The days usually start off fairly early, between 6 and 7am. Volunteers are put into duty groups for the day and perform these duties before breakfast. Throughout the day there are different lectures or base projects to keep you busy and everyone dives at least once a day providing that they are fit to dive. For the first few weeks, the dives were mostly skill dives for those who did not already have their advanced open water and spot dives to begin learning the different species to be surveyed. As we got more comfortable with the species, practice surveys were conducted with a member of staff. I was there during the month of August and the water was a little chilly so I would definitely recommend purchasing a wetsuit, I had a 3mm one and was fine, but that varies from person to person.
Like I mentioned previously, life on base is very basic. Meals mostly consist of fruits, vegetables, and lots of rice and pasta. We did have barbeques every week which was a nice change for those of us who ate meat.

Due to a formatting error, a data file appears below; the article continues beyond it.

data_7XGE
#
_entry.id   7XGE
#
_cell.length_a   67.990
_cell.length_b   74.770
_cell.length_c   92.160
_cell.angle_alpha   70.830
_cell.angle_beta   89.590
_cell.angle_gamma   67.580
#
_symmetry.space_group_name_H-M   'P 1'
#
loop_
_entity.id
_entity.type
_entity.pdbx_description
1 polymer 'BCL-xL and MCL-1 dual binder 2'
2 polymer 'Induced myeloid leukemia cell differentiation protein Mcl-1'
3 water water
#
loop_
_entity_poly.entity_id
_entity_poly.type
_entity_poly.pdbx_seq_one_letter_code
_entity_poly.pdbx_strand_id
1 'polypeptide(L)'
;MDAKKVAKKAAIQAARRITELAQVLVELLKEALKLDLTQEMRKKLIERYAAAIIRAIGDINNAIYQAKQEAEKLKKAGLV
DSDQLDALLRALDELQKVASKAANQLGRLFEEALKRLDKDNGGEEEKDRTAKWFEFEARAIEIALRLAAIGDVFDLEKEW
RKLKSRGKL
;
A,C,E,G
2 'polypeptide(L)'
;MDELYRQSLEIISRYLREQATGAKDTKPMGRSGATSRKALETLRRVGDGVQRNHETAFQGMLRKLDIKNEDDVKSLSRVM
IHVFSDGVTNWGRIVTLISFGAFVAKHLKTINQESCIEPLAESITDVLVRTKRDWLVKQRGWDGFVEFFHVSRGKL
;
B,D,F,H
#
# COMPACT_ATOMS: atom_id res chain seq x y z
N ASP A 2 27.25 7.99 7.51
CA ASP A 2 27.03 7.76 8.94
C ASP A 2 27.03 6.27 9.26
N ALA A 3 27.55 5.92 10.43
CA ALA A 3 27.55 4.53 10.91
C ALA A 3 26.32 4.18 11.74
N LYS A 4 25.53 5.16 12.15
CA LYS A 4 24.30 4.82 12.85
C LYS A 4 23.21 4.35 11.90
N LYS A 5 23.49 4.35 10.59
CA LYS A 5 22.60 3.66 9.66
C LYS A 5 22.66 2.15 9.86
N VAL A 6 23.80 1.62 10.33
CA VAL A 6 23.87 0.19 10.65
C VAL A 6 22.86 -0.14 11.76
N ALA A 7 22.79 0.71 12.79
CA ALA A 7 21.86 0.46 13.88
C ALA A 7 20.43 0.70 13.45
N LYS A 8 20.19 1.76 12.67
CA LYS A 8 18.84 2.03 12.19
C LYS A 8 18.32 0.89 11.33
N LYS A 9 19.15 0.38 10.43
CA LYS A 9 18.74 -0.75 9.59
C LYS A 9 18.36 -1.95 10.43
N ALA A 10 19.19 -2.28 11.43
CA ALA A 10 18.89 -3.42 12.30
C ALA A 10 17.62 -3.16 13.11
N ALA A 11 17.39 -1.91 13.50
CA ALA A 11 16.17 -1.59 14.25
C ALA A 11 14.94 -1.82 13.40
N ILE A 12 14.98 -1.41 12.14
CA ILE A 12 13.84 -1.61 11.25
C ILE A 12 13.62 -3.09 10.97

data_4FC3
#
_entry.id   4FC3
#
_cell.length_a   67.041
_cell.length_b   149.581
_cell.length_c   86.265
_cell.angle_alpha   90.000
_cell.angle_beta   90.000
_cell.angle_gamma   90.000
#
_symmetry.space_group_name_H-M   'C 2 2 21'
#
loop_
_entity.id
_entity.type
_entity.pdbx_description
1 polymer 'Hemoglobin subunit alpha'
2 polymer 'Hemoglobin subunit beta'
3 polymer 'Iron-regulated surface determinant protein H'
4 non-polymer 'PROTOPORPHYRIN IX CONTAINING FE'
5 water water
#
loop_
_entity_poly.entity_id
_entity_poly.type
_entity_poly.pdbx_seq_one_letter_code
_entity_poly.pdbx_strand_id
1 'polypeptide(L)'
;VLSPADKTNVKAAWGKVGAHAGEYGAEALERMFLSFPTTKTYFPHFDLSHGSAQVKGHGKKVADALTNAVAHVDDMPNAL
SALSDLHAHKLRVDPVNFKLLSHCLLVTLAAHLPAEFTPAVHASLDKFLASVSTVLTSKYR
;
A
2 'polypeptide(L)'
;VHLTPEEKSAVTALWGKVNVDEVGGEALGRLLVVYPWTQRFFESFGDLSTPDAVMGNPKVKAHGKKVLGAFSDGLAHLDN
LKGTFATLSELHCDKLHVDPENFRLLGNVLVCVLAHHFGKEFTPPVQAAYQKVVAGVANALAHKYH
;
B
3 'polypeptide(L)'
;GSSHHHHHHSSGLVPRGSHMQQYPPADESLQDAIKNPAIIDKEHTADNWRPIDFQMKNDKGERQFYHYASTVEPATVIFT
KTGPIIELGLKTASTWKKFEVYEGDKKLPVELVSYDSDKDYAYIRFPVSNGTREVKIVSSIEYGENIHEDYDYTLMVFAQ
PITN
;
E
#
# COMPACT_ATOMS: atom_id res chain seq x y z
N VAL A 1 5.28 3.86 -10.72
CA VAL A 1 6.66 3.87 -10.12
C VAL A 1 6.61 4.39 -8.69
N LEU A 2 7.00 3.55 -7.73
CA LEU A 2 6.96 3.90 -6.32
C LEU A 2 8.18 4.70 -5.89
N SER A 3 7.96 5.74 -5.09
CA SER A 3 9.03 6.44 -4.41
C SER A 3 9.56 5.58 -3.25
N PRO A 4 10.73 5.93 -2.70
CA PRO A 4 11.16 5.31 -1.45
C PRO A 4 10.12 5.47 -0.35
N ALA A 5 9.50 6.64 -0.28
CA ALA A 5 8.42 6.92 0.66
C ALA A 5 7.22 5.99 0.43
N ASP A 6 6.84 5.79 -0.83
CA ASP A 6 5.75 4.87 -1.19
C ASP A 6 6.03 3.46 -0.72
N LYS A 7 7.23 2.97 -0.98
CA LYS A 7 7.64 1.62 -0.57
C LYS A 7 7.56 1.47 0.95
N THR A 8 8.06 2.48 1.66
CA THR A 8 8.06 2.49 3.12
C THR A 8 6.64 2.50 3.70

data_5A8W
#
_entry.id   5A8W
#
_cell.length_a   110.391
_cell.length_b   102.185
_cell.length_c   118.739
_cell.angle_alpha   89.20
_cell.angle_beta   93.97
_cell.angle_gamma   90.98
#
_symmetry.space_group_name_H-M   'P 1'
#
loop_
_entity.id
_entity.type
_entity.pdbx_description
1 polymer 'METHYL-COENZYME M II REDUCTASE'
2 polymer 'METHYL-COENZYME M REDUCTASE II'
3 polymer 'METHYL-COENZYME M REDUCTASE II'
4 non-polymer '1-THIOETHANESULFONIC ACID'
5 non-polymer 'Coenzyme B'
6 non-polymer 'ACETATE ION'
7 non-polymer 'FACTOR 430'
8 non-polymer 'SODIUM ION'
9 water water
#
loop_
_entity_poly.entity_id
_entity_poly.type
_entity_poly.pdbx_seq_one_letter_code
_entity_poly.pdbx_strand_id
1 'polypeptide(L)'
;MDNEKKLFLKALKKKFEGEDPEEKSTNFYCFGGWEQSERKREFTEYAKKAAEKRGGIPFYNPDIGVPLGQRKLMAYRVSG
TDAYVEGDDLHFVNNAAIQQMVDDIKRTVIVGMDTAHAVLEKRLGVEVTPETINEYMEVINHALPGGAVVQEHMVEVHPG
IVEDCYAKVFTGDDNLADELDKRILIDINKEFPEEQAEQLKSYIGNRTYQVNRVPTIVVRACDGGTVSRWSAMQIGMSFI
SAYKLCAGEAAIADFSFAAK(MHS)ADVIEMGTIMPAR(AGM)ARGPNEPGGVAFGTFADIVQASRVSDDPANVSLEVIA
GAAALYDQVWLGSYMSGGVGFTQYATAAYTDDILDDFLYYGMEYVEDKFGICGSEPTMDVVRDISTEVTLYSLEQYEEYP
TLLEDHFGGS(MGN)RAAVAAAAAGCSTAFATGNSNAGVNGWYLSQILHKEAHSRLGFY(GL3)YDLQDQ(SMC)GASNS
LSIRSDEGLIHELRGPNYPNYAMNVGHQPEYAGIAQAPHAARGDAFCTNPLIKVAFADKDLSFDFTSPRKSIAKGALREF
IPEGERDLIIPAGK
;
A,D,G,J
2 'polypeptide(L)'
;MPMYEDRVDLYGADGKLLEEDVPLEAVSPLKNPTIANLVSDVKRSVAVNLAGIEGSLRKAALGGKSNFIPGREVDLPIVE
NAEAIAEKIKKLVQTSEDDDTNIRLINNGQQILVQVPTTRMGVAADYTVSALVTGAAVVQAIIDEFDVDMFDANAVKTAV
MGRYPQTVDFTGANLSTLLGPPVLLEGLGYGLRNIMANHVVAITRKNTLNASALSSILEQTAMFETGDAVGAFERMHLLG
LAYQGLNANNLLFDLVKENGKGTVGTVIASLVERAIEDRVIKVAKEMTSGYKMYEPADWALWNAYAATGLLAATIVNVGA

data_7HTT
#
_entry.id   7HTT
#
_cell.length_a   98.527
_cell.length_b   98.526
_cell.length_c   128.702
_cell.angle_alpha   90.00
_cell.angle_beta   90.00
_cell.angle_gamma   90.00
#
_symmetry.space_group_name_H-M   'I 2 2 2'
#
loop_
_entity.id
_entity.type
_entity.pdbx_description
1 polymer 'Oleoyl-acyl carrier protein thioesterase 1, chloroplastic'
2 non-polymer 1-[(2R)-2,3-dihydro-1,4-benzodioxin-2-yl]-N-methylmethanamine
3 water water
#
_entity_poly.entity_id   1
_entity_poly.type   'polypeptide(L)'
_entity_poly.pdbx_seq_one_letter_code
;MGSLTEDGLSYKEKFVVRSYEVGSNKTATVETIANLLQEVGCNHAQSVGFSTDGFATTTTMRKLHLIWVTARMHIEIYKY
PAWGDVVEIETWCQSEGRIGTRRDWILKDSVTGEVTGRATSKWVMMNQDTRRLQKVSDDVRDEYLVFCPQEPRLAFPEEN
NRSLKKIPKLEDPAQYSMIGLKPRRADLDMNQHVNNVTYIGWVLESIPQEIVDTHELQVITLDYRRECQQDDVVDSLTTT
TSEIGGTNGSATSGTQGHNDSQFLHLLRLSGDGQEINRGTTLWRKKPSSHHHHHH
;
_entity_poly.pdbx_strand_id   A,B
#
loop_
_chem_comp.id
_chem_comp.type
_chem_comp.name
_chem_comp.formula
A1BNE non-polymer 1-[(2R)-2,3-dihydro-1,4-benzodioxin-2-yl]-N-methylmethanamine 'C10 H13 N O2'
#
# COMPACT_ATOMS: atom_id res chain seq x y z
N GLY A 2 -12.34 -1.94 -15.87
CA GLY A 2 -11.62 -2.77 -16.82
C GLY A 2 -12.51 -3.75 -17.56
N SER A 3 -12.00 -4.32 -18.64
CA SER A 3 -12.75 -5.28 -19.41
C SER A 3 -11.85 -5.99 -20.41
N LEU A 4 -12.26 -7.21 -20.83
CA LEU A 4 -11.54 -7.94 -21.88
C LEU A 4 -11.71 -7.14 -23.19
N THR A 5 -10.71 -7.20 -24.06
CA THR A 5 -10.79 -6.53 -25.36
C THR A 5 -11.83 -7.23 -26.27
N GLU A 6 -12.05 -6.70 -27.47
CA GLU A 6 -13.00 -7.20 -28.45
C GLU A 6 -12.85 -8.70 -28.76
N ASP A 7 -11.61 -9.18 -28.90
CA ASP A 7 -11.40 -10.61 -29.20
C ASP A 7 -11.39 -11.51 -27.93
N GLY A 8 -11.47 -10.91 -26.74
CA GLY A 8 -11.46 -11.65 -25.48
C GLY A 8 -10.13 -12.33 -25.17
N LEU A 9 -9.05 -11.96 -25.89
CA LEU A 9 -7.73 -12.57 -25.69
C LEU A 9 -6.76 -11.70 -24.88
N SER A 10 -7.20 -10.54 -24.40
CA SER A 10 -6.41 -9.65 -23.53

Overall, I thought the program was fantastic, the staff are all really friendly and helpful, the volunteers were really nice and like-minded which was a good change from a lot of the people I know at home, and the diving was amazing. I had only dived two other sites before arriving in the Seychelles but I can honestly say that it was just breathtaking.
I would definitely recommend this program to anyone who enjoys diving and is passionate about conservation!

Yes, I recommend this program

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About Global Vision International (GVI)

GVI is an award-winning organisation that tackles critical local and global issues by operating education and training programs on sustainable development projects around the world.

Formed in 1997, we have been operating our award-winning...